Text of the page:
Youth Allowance and Austudy – Whats the Difference?

Difference between youth Allowance and AustudyCentrelink has two main benefits that are offered to eligible students. These are known as Youth Allowance and AusStudy.

Essentially the way it works is, an eligible student will receive a sum of money into their bank account every fortnight without any obligation to pay it back.

How Much do Students Receive?

The amount depends on a few things such as, if you live at “home” with your parents, relationship status, if you have children just to name a few. For example a single student living away from home in 2012 might receive up to $402.70 this figure will change so its always best to look at the Centrelink website for accurate figures or talk to someone at Centrelink.

Payments will also be affected by other things such as how much you earn with a part time job and if someone “gifts” you money. In many circumstances Centrelink will reduce the fortnightly payment if they can see your getting too much money from other places.

So what is the difference between Youth Allowance and AusStudy?

Firstly AusStudy is for students over the age of 25 and it’s a lot easier to become eligible.

Youth Allowance is for students 24 years and younger. It  has additional criteria called the “Independence Test” that needs to be met in order to receive payments. This Independence test means that students need to prove that either they are independent from their parents or that their parents earn below a specified level of income.

For more information on how to be eligable for Youth Allowance click here and for Austudy click here

Other Benefits – Students on Youth Allowance or Austudy are eligable for:

Youth Allowance and Austudy are only two of the benefits that students can be eligible for, others such as Abstudy for Indigenous Australians are available.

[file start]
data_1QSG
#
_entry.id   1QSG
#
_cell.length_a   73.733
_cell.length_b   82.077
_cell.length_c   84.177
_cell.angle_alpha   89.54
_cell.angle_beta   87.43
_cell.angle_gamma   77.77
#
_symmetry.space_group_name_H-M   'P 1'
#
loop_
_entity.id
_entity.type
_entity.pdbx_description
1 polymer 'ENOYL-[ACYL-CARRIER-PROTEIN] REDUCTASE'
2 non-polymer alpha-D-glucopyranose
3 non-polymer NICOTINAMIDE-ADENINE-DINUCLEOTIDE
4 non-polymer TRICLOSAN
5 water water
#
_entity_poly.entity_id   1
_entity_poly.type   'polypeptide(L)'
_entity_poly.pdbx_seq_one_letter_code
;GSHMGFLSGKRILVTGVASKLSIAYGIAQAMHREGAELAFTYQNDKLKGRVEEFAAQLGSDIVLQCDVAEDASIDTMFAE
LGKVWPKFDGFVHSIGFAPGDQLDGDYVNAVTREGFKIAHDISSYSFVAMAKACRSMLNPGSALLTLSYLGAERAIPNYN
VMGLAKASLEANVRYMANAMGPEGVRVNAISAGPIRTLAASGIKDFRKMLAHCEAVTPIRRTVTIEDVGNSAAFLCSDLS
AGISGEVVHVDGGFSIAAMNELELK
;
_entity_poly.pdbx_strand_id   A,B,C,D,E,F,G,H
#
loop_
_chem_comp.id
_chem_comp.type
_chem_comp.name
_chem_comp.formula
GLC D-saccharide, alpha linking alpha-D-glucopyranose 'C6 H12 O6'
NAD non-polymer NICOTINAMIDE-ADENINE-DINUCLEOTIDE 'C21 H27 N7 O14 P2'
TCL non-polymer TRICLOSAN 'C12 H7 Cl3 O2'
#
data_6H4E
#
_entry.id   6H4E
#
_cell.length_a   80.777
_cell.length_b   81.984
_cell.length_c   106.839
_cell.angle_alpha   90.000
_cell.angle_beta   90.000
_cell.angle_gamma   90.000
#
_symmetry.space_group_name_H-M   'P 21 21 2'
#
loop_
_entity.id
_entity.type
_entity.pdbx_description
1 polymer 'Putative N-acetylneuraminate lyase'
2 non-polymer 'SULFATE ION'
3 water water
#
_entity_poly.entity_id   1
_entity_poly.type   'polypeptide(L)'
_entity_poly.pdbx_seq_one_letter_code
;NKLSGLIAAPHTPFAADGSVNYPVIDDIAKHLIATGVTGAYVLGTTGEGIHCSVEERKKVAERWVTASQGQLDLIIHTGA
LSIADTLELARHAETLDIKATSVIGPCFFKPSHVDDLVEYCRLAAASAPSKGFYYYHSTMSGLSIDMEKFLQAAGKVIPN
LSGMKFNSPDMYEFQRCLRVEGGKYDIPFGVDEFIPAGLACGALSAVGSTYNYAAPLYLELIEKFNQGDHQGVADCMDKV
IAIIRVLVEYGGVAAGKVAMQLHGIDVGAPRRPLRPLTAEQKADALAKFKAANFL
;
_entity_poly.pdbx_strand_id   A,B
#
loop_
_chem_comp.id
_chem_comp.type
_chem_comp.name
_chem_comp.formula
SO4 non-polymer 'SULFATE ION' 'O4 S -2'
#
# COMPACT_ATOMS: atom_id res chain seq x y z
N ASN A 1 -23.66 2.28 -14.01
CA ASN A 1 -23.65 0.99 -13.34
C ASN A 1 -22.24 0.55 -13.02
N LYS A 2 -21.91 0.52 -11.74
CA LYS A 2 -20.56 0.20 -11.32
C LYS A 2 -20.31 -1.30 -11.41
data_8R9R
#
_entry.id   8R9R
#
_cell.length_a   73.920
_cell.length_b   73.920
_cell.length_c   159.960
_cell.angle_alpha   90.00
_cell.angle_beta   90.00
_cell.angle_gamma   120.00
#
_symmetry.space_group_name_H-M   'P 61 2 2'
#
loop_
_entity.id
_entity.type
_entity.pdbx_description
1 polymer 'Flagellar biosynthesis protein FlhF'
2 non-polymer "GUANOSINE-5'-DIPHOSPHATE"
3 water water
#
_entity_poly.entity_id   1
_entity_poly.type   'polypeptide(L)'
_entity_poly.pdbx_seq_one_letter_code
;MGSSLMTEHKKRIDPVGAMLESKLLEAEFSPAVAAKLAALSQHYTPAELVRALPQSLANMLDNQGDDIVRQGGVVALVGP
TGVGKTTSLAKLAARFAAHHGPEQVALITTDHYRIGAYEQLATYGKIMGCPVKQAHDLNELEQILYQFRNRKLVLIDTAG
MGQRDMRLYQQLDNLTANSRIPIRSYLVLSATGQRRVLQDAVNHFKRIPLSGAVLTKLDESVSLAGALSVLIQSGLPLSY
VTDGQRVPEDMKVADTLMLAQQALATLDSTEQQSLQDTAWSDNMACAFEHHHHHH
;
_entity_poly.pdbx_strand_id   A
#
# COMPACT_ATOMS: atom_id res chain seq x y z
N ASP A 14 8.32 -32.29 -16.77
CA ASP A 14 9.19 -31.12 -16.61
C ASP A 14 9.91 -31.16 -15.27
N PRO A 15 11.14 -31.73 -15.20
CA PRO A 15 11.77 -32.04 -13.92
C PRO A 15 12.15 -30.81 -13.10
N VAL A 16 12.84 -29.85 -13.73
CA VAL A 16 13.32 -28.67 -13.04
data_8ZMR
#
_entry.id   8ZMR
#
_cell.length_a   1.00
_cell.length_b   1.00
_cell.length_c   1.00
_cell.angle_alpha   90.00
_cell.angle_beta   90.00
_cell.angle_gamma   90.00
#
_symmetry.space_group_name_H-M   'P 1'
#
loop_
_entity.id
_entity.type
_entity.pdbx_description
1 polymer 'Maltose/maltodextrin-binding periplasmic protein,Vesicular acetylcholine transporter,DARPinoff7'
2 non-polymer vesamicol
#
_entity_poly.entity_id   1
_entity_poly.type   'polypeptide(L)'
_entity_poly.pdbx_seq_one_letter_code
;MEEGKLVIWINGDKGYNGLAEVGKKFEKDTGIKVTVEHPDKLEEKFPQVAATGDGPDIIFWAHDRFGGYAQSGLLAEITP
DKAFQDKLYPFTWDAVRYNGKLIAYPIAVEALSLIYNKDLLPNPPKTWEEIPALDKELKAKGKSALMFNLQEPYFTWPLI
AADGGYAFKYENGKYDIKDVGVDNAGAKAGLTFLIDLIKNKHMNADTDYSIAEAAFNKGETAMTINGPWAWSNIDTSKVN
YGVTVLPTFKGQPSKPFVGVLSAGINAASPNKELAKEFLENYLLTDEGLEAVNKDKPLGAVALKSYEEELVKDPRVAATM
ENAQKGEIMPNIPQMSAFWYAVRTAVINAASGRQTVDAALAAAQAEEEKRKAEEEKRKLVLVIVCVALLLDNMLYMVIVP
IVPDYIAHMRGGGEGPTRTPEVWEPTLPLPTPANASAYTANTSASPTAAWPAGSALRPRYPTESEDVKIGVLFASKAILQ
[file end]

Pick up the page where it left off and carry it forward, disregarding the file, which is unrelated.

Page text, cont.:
In addition to Youth Allowance and Austudy students may also be eligible for:

– Rent Assistance
– Concession Cards
Relocation scholarship
– Telephone Allowance
Student Start-up scholarship

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About the Author: Andrew

  • Robyne

    Thanks for this information. You explain the different sources of student finance clearly and concisely. Do you think it is better to wait until you are older to study so that you can get Austudy?

  • Thanks for the comment Robyn!

    I have heard of some students who have taken some time off after school to work and earn some money, this enabled them to be classified as independent and avoid having to meet the parental means test.

    Its best to contact Centrelink to find out your options as everyone’s circumstances are very different.

  • Jason

    Thanks. However, you write “In addition to Youth Allowance and Austudy students may also be eligible for:

    – Rent Assistance
    – Concession Cards”

    My question is how/where does an Austudy recipient apply for a concession card? Thanks.

    • Hi Jason

      Usually you can apply for a concession with your tertiary institution. So your university or the institution you study with.